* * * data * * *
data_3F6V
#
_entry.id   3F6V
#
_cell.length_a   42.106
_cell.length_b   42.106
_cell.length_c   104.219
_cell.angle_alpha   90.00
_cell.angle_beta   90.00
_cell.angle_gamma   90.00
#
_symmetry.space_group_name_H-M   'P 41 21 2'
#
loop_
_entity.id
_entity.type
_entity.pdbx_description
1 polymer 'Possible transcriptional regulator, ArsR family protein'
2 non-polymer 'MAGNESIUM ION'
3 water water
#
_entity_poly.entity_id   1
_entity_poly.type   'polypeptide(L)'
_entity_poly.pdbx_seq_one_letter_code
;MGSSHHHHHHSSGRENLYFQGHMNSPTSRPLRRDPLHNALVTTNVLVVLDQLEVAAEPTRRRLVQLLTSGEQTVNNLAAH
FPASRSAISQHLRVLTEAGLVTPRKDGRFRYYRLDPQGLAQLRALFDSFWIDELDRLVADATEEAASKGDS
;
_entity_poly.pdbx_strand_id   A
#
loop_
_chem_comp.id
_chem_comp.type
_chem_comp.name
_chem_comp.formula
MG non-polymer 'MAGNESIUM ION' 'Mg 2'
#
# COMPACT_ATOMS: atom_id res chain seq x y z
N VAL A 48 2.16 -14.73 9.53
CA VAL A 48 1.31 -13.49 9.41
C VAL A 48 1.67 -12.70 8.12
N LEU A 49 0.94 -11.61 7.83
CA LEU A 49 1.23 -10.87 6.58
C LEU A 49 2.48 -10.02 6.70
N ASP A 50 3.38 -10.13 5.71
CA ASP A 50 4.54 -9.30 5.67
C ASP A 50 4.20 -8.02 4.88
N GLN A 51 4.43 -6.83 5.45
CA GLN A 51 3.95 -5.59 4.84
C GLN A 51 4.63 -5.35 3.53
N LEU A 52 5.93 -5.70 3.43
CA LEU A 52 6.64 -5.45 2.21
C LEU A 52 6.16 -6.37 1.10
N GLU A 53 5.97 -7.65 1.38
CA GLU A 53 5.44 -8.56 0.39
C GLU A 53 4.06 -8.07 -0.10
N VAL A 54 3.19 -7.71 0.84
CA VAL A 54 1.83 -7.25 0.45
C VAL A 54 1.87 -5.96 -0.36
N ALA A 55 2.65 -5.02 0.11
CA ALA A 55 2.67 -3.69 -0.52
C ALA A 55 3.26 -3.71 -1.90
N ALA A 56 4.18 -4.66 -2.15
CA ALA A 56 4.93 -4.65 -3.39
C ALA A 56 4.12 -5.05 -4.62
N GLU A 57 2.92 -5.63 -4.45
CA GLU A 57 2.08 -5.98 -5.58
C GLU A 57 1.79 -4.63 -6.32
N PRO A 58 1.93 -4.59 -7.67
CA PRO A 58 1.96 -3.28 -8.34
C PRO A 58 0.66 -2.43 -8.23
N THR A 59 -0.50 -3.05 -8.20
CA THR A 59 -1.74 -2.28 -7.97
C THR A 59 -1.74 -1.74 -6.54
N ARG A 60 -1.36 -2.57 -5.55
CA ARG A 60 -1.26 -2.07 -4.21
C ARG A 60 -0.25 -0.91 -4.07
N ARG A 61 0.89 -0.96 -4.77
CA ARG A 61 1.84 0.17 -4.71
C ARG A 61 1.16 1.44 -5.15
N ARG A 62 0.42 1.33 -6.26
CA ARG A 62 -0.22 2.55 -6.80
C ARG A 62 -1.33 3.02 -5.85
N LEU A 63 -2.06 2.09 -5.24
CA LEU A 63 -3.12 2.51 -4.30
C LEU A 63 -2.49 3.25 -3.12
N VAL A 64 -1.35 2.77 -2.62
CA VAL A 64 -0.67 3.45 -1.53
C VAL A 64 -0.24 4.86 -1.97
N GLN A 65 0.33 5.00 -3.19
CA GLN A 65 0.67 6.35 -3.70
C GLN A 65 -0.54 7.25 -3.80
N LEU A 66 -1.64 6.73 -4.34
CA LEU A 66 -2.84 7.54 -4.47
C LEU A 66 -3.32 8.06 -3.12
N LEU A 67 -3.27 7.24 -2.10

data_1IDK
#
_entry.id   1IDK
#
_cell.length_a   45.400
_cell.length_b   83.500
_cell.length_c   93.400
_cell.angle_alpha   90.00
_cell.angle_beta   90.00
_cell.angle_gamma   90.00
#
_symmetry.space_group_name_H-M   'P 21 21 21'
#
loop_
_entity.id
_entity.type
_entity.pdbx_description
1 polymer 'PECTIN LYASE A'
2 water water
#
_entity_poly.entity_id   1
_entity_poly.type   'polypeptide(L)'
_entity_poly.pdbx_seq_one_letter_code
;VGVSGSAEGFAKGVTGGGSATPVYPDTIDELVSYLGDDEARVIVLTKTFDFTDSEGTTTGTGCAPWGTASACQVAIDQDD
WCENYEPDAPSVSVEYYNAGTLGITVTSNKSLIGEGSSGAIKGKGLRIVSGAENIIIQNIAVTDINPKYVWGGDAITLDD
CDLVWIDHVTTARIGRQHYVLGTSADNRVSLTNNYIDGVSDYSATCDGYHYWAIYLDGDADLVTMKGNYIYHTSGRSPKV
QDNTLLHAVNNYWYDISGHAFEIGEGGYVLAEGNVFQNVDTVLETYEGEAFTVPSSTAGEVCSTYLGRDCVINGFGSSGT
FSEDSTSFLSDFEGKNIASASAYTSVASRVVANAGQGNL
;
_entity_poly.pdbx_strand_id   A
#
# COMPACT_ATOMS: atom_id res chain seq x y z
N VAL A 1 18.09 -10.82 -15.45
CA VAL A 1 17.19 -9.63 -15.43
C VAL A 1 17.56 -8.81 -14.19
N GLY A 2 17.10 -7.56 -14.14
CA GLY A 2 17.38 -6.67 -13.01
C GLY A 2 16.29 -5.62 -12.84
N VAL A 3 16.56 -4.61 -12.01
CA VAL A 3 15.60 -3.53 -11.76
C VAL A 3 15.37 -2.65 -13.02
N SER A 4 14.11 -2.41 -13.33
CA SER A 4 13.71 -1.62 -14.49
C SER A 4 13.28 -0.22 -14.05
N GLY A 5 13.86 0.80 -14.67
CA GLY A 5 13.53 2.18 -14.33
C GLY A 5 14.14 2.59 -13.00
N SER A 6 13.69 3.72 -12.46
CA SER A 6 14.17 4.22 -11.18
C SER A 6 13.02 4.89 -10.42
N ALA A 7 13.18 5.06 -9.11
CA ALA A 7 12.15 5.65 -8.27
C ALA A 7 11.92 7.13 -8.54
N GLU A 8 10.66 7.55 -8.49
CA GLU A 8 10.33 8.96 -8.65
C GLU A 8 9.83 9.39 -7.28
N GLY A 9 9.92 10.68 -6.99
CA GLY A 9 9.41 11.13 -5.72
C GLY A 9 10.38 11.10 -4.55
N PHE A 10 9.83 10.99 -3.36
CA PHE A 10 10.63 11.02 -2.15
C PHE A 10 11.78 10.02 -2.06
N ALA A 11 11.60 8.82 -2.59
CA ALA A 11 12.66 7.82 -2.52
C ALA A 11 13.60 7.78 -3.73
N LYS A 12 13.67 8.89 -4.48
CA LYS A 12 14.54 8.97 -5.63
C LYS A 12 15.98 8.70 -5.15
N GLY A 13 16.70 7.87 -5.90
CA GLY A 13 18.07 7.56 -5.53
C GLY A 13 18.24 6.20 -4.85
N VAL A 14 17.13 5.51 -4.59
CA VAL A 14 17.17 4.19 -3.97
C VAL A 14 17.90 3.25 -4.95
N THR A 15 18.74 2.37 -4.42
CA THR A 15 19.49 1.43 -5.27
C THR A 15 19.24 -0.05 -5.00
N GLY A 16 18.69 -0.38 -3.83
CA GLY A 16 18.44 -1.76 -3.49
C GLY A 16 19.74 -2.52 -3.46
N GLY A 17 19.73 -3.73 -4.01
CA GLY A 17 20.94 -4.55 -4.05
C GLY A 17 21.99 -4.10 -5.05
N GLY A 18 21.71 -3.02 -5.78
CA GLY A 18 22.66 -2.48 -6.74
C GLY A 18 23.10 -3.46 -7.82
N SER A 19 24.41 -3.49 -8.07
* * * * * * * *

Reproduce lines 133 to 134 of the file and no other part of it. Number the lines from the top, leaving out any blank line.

C GLY A 2 16.29 -5.62 -12.84
N VAL A 3 16.56 -4.61 -12.01